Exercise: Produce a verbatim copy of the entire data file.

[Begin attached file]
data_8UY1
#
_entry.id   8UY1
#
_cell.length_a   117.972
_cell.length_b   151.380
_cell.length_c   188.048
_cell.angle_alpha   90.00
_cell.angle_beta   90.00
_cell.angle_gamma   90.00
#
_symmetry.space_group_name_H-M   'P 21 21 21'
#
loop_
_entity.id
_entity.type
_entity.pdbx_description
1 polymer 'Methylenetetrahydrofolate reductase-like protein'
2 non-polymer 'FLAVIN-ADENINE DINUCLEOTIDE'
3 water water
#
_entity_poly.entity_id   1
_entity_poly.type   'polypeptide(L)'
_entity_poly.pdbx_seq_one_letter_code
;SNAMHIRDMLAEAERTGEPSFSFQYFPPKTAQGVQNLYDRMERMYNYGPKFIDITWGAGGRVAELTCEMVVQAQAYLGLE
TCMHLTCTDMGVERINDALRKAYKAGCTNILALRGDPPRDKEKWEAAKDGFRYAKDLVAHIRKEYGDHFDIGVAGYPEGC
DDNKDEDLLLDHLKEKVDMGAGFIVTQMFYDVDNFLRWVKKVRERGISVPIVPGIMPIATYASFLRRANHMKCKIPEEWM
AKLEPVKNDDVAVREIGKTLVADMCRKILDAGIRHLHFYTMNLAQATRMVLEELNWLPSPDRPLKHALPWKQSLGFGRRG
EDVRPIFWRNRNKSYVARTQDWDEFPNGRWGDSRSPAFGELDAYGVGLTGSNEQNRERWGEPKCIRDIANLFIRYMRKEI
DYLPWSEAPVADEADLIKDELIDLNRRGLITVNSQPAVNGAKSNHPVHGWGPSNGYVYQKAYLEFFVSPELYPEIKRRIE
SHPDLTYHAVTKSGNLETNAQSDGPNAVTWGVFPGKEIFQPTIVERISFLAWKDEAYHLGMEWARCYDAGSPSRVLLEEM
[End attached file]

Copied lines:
data_8UY1
#
_entry.id   8UY1
#
_cell.length_a   117.972
_cell.length_b   151.380
_cell.length_c   188.048
_cell.angle_alpha   90.00
_cell.angle_beta   90.00
_cell.angle_gamma   90.00
#
_symmetry.space_group_name_H-M   'P 21 21 21'
#
loop_
_entity.id
_entity.type
_entity.pdbx_description
1 polymer 'Methylenetetrahydrofolate reductase-like protein'
2 non-polymer 'FLAVIN-ADENINE DINUCLEOTIDE'
3 water water
#
_entity_poly.entity_id   1
_entity_poly.type   'polypeptide(L)'
_entity_poly.pdbx_seq_one_letter_code
;SNAMHIRDMLAEAERTGEPSFSFQYFPPKTAQGVQNLYDRMERMYNYGPKFIDITWGAGGRVAELTCEMVVQAQAYLGLE
TCMHLTCTDMGVERINDALRKAYKAGCTNILALRGDPPRDKEKWEAAKDGFRYAKDLVAHIRKEYGDHFDIGVAGYPEGC
DDNKDEDLLLDHLKEKVDMGAGFIVTQMFYDVDNFLRWVKKVRERGISVPIVPGIMPIATYASFLRRANHMKCKIPEEWM
AKLEPVKNDDVAVREIGKTLVADMCRKILDAGIRHLHFYTMNLAQATRMVLEELNWLPSPDRPLKHALPWKQSLGFGRRG
EDVRPIFWRNRNKSYVARTQDWDEFPNGRWGDSRSPAFGELDAYGVGLTGSNEQNRERWGEPKCIRDIANLFIRYMRKEI
DYLPWSEAPVADEADLIKDELIDLNRRGLITVNSQPAVNGAKSNHPVHGWGPSNGYVYQKAYLEFFVSPELYPEIKRRIE
SHPDLTYHAVTKSGNLETNAQSDGPNAVTWGVFPGKEIFQPTIVERISFLAWKDEAYHLGMEWARCYDAGSPSRVLLEEM